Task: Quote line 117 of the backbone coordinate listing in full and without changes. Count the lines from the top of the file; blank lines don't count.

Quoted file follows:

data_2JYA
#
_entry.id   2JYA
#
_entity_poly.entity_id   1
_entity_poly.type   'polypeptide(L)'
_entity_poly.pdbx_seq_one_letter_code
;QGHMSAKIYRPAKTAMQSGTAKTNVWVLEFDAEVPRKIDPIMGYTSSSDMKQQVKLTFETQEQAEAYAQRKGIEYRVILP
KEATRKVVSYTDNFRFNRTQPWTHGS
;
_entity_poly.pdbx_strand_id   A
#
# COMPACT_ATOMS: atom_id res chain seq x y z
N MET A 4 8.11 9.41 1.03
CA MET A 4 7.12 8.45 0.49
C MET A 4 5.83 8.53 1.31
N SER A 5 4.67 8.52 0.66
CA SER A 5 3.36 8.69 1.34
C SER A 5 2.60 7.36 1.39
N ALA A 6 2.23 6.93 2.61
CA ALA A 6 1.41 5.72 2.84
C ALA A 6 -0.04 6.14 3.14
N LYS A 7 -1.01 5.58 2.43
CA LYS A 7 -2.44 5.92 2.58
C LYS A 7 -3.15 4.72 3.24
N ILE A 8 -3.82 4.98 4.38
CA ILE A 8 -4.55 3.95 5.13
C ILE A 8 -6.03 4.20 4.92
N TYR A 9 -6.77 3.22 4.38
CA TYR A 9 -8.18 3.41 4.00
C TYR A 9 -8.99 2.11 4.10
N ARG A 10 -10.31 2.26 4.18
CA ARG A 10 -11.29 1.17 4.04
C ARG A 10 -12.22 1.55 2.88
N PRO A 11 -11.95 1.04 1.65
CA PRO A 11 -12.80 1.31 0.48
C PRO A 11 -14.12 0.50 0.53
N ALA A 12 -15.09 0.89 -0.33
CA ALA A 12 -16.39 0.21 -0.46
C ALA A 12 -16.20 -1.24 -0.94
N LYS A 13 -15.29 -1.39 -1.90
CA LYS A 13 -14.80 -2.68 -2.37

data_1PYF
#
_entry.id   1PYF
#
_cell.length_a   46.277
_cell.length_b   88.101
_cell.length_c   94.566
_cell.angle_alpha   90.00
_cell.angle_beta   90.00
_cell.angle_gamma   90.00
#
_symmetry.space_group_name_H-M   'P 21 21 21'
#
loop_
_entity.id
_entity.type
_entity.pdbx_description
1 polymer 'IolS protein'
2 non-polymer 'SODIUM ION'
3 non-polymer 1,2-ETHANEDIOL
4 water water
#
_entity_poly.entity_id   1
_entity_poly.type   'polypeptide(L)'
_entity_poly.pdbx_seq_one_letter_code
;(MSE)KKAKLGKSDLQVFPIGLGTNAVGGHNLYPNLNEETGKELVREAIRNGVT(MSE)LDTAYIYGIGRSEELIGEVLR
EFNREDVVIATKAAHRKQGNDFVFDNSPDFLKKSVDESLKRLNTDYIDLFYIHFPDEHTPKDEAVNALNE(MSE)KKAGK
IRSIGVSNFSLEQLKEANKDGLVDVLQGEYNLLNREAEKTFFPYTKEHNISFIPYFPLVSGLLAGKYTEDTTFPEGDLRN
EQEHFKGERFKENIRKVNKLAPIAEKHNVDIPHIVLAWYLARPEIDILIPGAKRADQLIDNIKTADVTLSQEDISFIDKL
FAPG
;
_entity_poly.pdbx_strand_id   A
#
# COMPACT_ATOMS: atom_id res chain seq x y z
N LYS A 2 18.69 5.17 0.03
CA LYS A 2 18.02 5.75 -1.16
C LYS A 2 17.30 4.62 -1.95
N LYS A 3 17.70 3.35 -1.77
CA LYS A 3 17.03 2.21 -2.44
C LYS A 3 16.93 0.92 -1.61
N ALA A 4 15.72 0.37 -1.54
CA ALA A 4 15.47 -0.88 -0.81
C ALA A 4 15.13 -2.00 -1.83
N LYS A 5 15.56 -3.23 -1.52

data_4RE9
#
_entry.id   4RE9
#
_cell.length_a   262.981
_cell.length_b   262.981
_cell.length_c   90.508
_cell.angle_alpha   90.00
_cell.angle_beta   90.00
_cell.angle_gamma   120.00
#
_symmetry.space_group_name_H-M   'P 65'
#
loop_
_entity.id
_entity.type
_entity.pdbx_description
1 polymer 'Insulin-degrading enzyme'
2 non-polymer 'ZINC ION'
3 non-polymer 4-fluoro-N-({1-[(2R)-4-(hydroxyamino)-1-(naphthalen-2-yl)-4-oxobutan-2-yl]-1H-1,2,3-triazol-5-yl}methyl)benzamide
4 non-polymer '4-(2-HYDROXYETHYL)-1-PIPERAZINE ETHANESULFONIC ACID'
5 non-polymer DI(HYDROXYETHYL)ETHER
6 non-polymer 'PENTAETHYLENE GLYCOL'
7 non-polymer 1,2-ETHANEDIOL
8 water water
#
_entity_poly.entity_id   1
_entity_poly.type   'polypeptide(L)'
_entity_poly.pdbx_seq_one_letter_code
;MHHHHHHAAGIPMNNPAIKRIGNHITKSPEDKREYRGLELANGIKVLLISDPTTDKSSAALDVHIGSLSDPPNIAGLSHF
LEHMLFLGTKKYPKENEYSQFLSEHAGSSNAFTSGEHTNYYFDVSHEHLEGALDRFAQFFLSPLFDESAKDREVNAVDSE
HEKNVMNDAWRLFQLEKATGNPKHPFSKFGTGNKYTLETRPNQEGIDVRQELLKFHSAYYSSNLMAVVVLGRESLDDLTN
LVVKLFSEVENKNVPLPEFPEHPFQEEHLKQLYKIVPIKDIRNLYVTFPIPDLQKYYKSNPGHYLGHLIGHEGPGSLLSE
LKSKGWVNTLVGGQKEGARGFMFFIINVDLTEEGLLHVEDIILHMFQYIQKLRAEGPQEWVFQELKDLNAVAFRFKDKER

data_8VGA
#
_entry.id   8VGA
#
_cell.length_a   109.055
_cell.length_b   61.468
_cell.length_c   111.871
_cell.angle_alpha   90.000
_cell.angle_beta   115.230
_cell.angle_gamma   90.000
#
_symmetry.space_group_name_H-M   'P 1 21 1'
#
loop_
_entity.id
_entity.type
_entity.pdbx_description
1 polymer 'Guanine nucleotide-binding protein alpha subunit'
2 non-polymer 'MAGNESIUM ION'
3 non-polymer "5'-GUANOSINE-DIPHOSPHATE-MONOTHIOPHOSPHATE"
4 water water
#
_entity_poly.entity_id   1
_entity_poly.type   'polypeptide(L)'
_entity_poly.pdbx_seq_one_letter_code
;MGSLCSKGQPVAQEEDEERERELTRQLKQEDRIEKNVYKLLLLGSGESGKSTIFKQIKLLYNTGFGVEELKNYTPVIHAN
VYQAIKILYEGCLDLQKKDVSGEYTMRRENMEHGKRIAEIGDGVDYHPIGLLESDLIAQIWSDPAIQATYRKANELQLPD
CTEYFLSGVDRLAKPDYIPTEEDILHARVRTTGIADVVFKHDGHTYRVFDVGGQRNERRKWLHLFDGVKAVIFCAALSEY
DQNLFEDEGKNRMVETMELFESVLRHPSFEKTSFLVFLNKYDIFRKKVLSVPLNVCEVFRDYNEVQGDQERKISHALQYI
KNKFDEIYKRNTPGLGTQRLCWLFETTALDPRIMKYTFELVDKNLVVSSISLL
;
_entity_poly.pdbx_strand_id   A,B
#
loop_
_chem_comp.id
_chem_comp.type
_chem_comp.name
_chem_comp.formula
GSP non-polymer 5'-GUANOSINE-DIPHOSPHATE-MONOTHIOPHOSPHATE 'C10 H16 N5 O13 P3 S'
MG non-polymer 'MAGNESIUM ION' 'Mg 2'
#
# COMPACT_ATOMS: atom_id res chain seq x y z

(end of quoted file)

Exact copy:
LEHMLFLGTKKYPKENEYSQFLSEHAGSSNAFTSGEHTNYYFDVSHEHLEGALDRFAQFFLSPLFDESAKDREVNAVDSE